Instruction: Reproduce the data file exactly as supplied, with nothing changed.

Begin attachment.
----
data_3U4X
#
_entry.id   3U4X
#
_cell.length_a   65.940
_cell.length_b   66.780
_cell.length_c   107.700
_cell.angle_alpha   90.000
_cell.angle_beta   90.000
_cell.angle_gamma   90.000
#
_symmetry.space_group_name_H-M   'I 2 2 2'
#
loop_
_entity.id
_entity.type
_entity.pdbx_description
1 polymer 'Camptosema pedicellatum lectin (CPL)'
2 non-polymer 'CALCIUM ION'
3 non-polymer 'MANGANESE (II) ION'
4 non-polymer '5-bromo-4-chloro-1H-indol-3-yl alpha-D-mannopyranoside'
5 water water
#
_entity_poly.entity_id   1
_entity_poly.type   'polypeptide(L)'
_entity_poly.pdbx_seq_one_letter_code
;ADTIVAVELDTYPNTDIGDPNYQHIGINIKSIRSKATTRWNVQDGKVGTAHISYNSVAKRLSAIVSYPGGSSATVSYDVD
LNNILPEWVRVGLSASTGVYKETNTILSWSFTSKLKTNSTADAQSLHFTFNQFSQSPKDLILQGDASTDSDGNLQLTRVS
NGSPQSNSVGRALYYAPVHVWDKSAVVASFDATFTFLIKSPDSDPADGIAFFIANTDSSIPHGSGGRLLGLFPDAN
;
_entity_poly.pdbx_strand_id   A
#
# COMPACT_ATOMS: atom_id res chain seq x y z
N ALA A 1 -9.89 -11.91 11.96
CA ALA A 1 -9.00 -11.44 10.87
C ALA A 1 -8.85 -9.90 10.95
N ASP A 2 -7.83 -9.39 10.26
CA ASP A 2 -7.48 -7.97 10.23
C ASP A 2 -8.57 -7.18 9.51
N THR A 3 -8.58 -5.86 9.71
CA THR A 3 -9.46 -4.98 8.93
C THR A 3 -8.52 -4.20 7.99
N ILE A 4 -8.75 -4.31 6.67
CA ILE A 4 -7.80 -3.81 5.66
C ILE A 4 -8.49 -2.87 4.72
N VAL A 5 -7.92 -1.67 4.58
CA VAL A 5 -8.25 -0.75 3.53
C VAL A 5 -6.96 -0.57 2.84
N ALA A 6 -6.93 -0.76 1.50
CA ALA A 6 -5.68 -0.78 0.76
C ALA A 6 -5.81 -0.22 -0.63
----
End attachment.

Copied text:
data_3U4X
#
_entry.id   3U4X
#
_cell.length_a   65.940
_cell.length_b   66.780
_cell.length_c   107.700
_cell.angle_alpha   90.000
_cell.angle_beta   90.000
_cell.angle_gamma   90.000
#
_symmetry.space_group_name_H-M   'I 2 2 2'
#
loop_
_entity.id
_entity.type
_entity.pdbx_description
1 polymer 'Camptosema pedicellatum lectin (CPL)'
2 non-polymer 'CALCIUM ION'
3 non-polymer 'MANGANESE (II) ION'
4 non-polymer '5-bromo-4-chloro-1H-indol-3-yl alpha-D-mannopyranoside'
5 water water
#
_entity_poly.entity_id   1
_entity_poly.type   'polypeptide(L)'
_entity_poly.pdbx_seq_one_letter_code
;ADTIVAVELDTYPNTDIGDPNYQHIGINIKSIRSKATTRWNVQDGKVGTAHISYNSVAKRLSAIVSYPGGSSATVSYDVD
LNNILPEWVRVGLSASTGVYKETNTILSWSFTSKLKTNSTADAQSLHFTFNQFSQSPKDLILQGDASTDSDGNLQLTRVS
NGSPQSNSVGRALYYAPVHVWDKSAVVASFDATFTFLIKSPDSDPADGIAFFIANTDSSIPHGSGGRLLGLFPDAN
;
_entity_poly.pdbx_strand_id   A
#
# COMPACT_ATOMS: atom_id res chain seq x y z
N ALA A 1 -9.89 -11.91 11.96
CA ALA A 1 -9.00 -11.44 10.87
C ALA A 1 -8.85 -9.90 10.95
N ASP A 2 -7.83 -9.39 10.26
CA ASP A 2 -7.48 -7.97 10.23
C ASP A 2 -8.57 -7.18 9.51
N THR A 3 -8.58 -5.86 9.71
CA THR A 3 -9.46 -4.98 8.93
C THR A 3 -8.52 -4.20 7.99
N ILE A 4 -8.75 -4.31 6.67
CA ILE A 4 -7.80 -3.81 5.66
C ILE A 4 -8.49 -2.87 4.72
N VAL A 5 -7.92 -1.67 4.58
CA VAL A 5 -8.25 -0.75 3.53
C VAL A 5 -6.96 -0.57 2.84
N ALA A 6 -6.93 -0.76 1.50
CA ALA A 6 -5.68 -0.78 0.76
C ALA A 6 -5.81 -0.22 -0.63